Hands shaking, Brad Monastiere marked a “1” in Grand Valley State University’s loss category on the stat sheet from his vantage in the press box. It was Hillsdale College’s 2009 Homecoming football game, and the Chargers had just stamped out Grand Valley’s 48-game winning streak with a 27 – 24 victory.
“I was like, no one’s done this for five years,” Monastiere said. “And I got to do it because our team beat them.”
Nine years later, Monastiere remembers that Homecoming as “the perfect day.” Though recording stats at Charger athletic games is just one of many hats Monastiere wears as Hillsdale’s assistant athletic director for media relations and event management — informally titled “sports information director” — he considers it one of the most meaningful.
“I very much view myself as a historian, of chronicling what we do across all the sports and having that become part of a permanent record,” he said.
Though he’s cornered out of sight in the press box or the basketball table at Charger home games, meticulously recording stats (the one task he won’t delegate), Monastiere is the communication hub for Charger event coordination and promotion. Besides recording stats, Monastiere runs social media for the Chargers, uploads athlete profiles and game recaps to the website, organizes team photos and sorts through game-day photography, and designs home-game programs. He’s also the chairman of Hillsdale’s Athletic Hall of Fame — he coordinates the nominating committee meeting, sends the committee information on potential inductees, and plans the hall of fame banquet.
“He’s so invested in our programs and our kids,” said John Tharp, the Chargers’ head men’s basketball coach, who traded office visits with Monastiere — partly for Monastiere’s M&M stash — since becoming the coach in 2007. “He is kind of ‘Mr. Hillsdale Sports.’”
Monastiere joined the Chargers in June 2005, after spending a year and a half as sports editor at the Hillsdale Daily News. Monastiere has no “average day,” and rarely runs on a 9‑to‑5 schedule. He works about 40 weekends every year, and the beginning of the school year — with the football and volleyball seasons coinciding — presents a particular time crunch.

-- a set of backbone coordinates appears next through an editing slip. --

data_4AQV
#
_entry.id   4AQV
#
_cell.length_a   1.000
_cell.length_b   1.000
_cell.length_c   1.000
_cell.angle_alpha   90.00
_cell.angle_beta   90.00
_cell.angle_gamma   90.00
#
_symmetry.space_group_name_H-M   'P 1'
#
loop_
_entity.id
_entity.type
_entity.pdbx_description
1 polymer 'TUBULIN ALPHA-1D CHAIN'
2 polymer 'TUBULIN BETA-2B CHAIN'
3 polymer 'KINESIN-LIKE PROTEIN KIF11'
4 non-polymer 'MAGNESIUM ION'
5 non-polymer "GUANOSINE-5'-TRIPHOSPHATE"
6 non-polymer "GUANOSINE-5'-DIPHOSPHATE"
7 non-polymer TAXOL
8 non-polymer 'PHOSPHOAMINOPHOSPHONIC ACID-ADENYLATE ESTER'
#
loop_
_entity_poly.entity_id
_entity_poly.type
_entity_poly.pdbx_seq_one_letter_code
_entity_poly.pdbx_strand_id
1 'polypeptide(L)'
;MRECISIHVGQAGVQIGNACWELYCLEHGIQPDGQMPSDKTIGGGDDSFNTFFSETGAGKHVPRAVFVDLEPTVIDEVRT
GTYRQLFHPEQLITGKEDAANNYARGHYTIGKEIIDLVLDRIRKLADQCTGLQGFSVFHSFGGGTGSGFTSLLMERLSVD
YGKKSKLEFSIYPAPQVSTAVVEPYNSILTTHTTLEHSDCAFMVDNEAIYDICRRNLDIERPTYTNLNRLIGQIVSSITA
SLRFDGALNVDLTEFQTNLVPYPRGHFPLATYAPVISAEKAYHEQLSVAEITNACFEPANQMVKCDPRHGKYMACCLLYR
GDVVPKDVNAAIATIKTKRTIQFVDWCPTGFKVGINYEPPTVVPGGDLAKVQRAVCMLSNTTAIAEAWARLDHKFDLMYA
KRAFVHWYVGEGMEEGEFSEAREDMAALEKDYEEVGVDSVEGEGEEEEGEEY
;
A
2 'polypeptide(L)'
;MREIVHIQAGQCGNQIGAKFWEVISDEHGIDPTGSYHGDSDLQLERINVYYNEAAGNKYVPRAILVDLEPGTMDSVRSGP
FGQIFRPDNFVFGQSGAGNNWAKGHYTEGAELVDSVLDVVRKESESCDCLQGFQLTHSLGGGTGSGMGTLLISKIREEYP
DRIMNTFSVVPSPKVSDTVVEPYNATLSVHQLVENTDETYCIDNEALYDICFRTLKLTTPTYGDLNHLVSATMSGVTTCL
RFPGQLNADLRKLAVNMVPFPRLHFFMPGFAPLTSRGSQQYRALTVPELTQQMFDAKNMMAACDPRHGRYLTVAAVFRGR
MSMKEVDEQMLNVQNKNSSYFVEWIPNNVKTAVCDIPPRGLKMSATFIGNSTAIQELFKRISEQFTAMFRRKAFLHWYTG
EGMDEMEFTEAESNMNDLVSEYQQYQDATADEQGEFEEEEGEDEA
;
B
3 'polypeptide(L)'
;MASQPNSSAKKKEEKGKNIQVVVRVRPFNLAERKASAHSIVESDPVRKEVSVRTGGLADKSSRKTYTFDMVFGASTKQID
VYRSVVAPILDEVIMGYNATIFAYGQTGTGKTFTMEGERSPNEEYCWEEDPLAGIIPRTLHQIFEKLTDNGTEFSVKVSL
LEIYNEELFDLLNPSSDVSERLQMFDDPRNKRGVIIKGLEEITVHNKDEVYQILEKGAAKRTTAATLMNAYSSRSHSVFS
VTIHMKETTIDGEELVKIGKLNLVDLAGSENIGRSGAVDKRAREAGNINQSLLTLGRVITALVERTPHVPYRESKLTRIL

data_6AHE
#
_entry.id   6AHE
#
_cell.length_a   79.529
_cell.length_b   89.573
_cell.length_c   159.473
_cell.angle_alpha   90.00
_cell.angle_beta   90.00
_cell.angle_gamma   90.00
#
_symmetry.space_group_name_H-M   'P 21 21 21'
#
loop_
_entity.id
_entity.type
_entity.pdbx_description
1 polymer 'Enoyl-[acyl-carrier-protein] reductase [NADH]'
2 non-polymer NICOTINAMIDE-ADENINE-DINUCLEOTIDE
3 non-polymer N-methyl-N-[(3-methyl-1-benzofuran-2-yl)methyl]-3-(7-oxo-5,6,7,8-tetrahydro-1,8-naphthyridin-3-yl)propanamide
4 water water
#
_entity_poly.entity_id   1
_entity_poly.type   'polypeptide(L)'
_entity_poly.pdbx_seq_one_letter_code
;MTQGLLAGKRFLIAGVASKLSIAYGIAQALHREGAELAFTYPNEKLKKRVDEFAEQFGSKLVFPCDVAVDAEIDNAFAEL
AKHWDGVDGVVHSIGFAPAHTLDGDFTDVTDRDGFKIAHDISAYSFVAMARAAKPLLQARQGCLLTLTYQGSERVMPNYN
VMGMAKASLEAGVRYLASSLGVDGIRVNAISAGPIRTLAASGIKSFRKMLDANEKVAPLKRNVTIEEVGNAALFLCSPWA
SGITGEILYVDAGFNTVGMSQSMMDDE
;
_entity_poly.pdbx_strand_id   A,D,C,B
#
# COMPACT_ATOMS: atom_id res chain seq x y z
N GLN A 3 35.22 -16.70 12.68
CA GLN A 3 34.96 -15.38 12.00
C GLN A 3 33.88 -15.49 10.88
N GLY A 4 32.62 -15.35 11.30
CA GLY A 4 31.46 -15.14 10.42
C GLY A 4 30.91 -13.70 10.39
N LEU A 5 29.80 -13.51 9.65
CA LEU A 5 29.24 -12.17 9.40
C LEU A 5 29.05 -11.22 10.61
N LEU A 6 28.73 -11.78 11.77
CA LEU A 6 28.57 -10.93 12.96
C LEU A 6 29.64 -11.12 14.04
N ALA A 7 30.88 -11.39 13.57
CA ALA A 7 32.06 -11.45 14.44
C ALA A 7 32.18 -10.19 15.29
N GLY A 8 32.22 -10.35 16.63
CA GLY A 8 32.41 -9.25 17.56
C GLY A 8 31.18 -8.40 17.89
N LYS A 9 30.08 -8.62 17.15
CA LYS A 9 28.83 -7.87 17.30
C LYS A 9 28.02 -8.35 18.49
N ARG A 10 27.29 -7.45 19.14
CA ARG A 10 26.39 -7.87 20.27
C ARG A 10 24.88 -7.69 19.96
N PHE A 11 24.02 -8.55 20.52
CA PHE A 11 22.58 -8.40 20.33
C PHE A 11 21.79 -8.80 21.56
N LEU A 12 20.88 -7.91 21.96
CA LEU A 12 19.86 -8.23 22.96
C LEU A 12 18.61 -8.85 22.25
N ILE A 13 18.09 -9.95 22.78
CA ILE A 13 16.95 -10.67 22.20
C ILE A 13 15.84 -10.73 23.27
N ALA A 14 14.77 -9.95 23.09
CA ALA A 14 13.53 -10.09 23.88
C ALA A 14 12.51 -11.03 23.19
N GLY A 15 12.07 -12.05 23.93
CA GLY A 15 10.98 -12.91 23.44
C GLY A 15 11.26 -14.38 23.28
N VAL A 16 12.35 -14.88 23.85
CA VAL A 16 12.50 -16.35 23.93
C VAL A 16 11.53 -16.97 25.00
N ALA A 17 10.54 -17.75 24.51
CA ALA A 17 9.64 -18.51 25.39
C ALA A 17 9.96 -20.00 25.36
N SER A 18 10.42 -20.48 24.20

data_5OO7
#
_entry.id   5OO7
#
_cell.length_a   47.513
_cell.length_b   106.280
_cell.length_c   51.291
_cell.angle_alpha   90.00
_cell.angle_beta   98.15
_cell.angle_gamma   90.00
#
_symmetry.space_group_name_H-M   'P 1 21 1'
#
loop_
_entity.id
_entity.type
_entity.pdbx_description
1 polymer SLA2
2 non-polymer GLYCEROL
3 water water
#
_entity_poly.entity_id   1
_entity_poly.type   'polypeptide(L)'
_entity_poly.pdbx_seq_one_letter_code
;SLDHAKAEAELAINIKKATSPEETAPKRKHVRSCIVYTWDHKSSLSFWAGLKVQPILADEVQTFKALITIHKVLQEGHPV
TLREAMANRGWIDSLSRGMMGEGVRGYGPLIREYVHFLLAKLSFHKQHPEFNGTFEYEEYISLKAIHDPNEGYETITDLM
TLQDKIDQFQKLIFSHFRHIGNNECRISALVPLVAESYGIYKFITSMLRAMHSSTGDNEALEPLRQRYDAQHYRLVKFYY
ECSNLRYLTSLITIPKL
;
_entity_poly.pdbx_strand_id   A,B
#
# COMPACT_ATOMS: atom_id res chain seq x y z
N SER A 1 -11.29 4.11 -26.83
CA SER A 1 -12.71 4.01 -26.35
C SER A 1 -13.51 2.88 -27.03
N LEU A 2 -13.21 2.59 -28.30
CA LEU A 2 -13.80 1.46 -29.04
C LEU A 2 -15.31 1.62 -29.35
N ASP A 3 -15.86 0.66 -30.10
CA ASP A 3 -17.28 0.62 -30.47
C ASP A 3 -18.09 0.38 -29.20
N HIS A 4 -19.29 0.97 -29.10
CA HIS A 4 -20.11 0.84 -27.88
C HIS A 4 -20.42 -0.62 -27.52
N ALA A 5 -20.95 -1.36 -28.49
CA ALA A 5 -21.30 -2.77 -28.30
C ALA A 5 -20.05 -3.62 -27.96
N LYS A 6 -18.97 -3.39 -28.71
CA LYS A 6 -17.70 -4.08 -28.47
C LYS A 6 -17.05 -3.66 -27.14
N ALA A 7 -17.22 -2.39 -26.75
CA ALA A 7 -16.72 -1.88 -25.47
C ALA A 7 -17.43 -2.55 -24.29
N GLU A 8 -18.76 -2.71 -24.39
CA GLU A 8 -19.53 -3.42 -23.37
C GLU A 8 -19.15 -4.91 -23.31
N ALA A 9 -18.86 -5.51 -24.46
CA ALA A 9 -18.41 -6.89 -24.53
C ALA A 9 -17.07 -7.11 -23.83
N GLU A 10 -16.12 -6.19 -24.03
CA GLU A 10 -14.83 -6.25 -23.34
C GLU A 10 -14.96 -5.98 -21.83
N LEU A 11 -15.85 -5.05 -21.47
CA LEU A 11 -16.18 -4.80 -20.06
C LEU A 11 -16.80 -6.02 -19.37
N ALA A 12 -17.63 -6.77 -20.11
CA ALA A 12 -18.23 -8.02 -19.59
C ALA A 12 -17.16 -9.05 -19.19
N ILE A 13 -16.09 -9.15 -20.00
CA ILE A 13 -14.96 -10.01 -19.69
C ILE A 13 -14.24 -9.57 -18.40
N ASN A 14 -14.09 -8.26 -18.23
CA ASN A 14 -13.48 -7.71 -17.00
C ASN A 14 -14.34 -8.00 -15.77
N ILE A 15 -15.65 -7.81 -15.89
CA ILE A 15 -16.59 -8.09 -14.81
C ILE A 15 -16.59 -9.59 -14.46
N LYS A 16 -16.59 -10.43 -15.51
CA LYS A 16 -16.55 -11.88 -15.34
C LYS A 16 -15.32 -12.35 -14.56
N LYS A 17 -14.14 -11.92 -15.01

Shouldering such a load, he’s single-minded in his inspiration.
“I’m in this frankly because I love our student athletes at Hillsdale College,” he said. “We bring the best here. You know their character is high, you know they’re high achieving people, and you know they’re going to do just amazing things when they leave here.”
Besides promoting them in his job, Monastiere hires students to help cover games, too.
Junior Samantha Catron, a softball player who has called stats during games for Monastiere since the fall of her freshman year, said he’s “probably the best boss you could ever have.”
Monastiere is considerate of his student workers’ schedules, making sure they have the hours they need but can take time off to focus on academics, Catron said. He trusts student employees, young as they are, which she said she’s grateful for.
Junior Paige VanderWall, a Charger volleyball player, has also called stats for Monastiere and helped him with graphic design work. Monastiere always has food for students before the games where they call stats, she said.
“Most all of us come straight from practice, so it’s really thoughtful that he looks out for us and makes sure we get a meal,” VanderWall said in an email. “Just little thoughtful things like that are what make Brad a standout [sports information director] across the board, and I know everyone that works for him appreciates those things!”
Though his care for student athletes has held strong during his nearly 14 years at Hillsdale, Monastiere’s job has evolved. When he joined in 2005, a Facebook account required a “.edu” email address, he said. Now, he’s set up the full-fledged social-media suite — Facebook, Twitter, and Instagram for the Chargers — except for Snapchat, which he said he won’t stoop to.
“You have to constantly evolve,” he said. “I’m trying to have recognition of what the fans demand — how do we promote our student athletes in the most effective way?”
Tharp affirmed that Monastiere is a huge asset to all the sports teams, constantly looking out for their interests.
“You know when there’s big games, Brad’s going to be there one hundred percent,” Tharp said. “He lives and dies with you.”
“I just don’t think people know how much Brad does for the school, and the amount of care he has for student athletes is unbelievable,” Catron said. “You’ll never find a Hillsdale Charger fan like him.”